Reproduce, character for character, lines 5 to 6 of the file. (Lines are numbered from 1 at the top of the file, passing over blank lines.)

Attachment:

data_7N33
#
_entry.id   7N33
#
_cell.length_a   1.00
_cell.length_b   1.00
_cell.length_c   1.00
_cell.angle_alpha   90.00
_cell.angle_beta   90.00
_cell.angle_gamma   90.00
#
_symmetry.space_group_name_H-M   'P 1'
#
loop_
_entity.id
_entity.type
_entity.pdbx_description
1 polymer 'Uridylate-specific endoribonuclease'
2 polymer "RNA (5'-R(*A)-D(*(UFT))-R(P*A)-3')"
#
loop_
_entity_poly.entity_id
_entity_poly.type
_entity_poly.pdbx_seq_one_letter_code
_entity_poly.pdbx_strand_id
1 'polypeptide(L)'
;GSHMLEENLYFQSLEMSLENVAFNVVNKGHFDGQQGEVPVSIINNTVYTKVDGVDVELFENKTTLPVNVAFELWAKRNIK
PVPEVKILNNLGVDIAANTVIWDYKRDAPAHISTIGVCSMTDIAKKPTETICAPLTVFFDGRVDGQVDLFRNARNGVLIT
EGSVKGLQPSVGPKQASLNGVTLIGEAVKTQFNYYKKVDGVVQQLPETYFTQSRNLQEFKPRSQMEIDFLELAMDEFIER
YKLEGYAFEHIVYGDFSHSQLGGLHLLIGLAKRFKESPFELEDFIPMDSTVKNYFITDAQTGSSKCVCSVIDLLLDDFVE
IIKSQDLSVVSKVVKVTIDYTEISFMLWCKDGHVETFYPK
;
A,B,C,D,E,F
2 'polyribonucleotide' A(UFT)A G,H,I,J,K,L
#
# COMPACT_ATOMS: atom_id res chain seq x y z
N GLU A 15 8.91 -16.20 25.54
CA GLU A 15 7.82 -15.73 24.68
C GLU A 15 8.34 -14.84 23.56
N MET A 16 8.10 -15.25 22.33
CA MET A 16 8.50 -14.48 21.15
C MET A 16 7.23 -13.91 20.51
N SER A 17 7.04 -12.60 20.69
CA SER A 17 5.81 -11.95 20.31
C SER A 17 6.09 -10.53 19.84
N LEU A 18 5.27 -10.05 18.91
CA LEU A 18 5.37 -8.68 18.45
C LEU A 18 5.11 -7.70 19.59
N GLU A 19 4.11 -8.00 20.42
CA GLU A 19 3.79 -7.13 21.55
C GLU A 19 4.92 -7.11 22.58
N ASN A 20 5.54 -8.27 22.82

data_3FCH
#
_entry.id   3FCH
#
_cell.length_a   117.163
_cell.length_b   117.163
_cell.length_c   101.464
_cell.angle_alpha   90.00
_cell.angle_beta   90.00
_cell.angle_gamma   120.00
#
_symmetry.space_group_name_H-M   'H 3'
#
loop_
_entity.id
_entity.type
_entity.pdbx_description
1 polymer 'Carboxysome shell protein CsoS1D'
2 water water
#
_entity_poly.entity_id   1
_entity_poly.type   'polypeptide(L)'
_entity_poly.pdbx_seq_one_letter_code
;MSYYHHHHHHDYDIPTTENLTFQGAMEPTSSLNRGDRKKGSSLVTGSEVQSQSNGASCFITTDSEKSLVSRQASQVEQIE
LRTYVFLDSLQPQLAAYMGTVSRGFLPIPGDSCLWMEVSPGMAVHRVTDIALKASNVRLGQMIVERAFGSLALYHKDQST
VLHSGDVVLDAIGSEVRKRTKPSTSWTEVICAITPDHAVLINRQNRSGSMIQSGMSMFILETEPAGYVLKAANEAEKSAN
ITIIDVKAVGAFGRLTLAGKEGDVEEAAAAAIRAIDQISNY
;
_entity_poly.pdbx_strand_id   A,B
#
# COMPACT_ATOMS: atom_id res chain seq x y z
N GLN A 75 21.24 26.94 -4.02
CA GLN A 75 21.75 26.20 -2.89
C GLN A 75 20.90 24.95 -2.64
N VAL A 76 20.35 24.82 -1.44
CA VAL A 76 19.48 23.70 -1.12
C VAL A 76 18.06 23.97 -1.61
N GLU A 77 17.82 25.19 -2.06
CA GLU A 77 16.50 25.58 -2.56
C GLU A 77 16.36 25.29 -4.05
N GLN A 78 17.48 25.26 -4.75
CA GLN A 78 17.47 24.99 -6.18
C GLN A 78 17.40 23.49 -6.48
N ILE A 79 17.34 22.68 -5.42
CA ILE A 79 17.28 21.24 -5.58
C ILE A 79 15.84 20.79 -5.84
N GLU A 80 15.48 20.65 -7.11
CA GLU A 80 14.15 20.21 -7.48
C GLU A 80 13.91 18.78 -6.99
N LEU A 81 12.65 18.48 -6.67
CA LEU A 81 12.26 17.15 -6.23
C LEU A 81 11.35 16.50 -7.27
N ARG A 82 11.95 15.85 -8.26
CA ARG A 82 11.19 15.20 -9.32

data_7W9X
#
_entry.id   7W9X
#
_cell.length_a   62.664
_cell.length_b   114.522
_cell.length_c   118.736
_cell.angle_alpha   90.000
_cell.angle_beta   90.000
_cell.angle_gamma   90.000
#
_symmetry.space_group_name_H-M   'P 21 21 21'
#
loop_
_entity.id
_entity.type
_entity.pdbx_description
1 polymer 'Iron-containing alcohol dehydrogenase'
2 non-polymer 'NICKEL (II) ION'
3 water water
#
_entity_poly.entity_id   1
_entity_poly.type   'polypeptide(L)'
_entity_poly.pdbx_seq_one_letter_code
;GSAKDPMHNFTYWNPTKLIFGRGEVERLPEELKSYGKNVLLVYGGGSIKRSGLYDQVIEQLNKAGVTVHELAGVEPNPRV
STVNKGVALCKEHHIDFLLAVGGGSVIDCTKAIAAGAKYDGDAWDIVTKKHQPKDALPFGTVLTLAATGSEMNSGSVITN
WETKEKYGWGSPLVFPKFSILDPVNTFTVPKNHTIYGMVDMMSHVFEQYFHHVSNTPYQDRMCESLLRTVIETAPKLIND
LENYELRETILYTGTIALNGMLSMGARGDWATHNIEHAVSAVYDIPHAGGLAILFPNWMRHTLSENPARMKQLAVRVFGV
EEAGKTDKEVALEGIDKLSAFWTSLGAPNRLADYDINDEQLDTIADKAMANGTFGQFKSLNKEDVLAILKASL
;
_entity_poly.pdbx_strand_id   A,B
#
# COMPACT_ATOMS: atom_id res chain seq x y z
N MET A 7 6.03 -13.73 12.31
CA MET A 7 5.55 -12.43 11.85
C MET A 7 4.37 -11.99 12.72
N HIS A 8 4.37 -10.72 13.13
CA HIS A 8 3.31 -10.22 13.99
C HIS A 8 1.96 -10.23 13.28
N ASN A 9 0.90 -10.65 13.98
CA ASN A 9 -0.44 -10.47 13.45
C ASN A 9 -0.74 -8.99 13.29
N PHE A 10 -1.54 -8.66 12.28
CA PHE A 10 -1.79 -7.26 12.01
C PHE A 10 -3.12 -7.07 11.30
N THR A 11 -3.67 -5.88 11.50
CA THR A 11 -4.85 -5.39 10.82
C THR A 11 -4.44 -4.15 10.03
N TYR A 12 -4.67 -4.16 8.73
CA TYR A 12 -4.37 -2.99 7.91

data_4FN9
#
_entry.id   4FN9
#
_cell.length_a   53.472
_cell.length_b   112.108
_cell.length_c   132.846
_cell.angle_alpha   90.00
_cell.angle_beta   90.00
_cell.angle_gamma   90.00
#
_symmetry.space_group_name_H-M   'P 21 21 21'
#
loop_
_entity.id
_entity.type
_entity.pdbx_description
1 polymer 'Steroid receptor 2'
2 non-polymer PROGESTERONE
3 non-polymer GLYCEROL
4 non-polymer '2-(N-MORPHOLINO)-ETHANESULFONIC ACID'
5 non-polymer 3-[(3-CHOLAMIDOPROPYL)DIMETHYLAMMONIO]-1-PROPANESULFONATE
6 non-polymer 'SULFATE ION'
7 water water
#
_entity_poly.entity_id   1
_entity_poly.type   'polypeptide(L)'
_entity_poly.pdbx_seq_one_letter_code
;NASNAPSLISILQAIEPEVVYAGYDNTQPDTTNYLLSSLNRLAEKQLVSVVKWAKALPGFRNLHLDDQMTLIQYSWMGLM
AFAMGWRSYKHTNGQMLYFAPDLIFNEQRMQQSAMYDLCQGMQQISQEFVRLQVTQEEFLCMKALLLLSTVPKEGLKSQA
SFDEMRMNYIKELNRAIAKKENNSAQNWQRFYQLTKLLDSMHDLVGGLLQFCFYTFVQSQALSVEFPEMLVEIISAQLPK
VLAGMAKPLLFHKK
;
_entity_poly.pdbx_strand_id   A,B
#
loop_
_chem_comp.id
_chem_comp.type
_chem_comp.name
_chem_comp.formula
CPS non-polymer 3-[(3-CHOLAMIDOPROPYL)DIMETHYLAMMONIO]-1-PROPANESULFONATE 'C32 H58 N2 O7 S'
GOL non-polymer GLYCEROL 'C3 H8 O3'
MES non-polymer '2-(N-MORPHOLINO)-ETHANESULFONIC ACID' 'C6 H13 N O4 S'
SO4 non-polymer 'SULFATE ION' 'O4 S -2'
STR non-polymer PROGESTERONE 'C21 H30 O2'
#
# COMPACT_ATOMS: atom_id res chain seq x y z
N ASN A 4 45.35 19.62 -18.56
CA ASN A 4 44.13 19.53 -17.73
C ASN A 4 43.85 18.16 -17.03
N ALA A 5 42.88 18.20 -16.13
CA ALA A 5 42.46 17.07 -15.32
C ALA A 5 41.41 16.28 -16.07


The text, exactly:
_cell.length_a   1.00
_cell.length_b   1.00